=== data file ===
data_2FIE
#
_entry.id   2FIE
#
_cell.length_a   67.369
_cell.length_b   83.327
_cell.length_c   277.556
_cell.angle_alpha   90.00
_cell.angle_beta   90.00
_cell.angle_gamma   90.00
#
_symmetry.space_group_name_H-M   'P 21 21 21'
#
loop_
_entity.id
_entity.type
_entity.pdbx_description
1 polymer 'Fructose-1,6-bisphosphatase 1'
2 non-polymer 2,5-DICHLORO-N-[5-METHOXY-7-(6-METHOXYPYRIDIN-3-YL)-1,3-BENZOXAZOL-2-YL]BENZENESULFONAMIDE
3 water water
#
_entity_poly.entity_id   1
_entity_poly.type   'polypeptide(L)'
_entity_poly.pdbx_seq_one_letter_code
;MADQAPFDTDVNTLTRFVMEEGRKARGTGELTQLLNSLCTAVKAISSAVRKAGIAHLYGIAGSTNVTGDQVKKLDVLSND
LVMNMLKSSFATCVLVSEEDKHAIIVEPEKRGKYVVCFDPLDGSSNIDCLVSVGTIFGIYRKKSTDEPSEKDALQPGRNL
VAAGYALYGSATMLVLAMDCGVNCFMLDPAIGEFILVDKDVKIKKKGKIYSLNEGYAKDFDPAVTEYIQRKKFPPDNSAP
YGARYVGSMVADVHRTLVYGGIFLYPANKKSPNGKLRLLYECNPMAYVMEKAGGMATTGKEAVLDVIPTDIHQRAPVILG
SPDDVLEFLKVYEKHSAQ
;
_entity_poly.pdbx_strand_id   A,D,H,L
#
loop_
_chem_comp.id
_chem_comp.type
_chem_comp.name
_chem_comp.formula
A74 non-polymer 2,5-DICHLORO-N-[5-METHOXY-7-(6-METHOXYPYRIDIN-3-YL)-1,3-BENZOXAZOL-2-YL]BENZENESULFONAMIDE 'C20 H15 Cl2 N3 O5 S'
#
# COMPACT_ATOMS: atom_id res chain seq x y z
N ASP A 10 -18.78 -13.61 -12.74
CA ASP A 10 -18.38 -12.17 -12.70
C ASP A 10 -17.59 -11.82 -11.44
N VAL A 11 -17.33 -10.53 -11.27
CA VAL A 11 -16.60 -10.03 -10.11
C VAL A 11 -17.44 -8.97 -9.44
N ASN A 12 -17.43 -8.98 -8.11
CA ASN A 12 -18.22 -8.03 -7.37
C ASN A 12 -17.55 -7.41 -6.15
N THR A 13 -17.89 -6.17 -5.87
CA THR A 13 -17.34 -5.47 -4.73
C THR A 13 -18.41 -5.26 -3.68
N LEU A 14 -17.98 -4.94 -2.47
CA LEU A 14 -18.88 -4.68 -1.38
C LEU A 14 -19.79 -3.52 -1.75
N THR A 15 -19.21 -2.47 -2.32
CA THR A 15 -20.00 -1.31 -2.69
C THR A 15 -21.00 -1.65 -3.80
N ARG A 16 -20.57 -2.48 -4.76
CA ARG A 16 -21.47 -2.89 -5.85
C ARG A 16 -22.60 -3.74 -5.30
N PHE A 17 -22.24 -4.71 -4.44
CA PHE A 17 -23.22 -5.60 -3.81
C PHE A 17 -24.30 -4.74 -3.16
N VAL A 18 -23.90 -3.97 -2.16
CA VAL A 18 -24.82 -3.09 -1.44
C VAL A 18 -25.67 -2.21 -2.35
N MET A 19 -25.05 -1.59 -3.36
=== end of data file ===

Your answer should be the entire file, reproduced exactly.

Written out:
data_2FIE
#
_entry.id   2FIE
#
_cell.length_a   67.369
_cell.length_b   83.327
_cell.length_c   277.556
_cell.angle_alpha   90.00
_cell.angle_beta   90.00
_cell.angle_gamma   90.00
#
_symmetry.space_group_name_H-M   'P 21 21 21'
#
loop_
_entity.id
_entity.type
_entity.pdbx_description
1 polymer 'Fructose-1,6-bisphosphatase 1'
2 non-polymer 2,5-DICHLORO-N-[5-METHOXY-7-(6-METHOXYPYRIDIN-3-YL)-1,3-BENZOXAZOL-2-YL]BENZENESULFONAMIDE
3 water water
#
_entity_poly.entity_id   1
_entity_poly.type   'polypeptide(L)'
_entity_poly.pdbx_seq_one_letter_code
;MADQAPFDTDVNTLTRFVMEEGRKARGTGELTQLLNSLCTAVKAISSAVRKAGIAHLYGIAGSTNVTGDQVKKLDVLSND
LVMNMLKSSFATCVLVSEEDKHAIIVEPEKRGKYVVCFDPLDGSSNIDCLVSVGTIFGIYRKKSTDEPSEKDALQPGRNL
VAAGYALYGSATMLVLAMDCGVNCFMLDPAIGEFILVDKDVKIKKKGKIYSLNEGYAKDFDPAVTEYIQRKKFPPDNSAP
YGARYVGSMVADVHRTLVYGGIFLYPANKKSPNGKLRLLYECNPMAYVMEKAGGMATTGKEAVLDVIPTDIHQRAPVILG
SPDDVLEFLKVYEKHSAQ
;
_entity_poly.pdbx_strand_id   A,D,H,L
#
loop_
_chem_comp.id
_chem_comp.type
_chem_comp.name
_chem_comp.formula
A74 non-polymer 2,5-DICHLORO-N-[5-METHOXY-7-(6-METHOXYPYRIDIN-3-YL)-1,3-BENZOXAZOL-2-YL]BENZENESULFONAMIDE 'C20 H15 Cl2 N3 O5 S'
#
# COMPACT_ATOMS: atom_id res chain seq x y z
N ASP A 10 -18.78 -13.61 -12.74
CA ASP A 10 -18.38 -12.17 -12.70
C ASP A 10 -17.59 -11.82 -11.44
N VAL A 11 -17.33 -10.53 -11.27
CA VAL A 11 -16.60 -10.03 -10.11
C VAL A 11 -17.44 -8.97 -9.44
N ASN A 12 -17.43 -8.98 -8.11
CA ASN A 12 -18.22 -8.03 -7.37
C ASN A 12 -17.55 -7.41 -6.15
N THR A 13 -17.89 -6.17 -5.87
CA THR A 13 -17.34 -5.47 -4.73
C THR A 13 -18.41 -5.26 -3.68
N LEU A 14 -17.98 -4.94 -2.47
CA LEU A 14 -18.88 -4.68 -1.38
C LEU A 14 -19.79 -3.52 -1.75
N THR A 15 -19.21 -2.47 -2.32
CA THR A 15 -20.00 -1.31 -2.69
C THR A 15 -21.00 -1.65 -3.80
N ARG A 16 -20.57 -2.48 -4.76
CA ARG A 16 -21.47 -2.89 -5.85
C ARG A 16 -22.60 -3.74 -5.30
N PHE A 17 -22.24 -4.71 -4.44
CA PHE A 17 -23.22 -5.60 -3.81
C PHE A 17 -24.30 -4.74 -3.16
N VAL A 18 -23.90 -3.97 -2.16
CA VAL A 18 -24.82 -3.09 -1.44
C VAL A 18 -25.67 -2.21 -2.35
N MET A 19 -25.05 -1.59 -3.36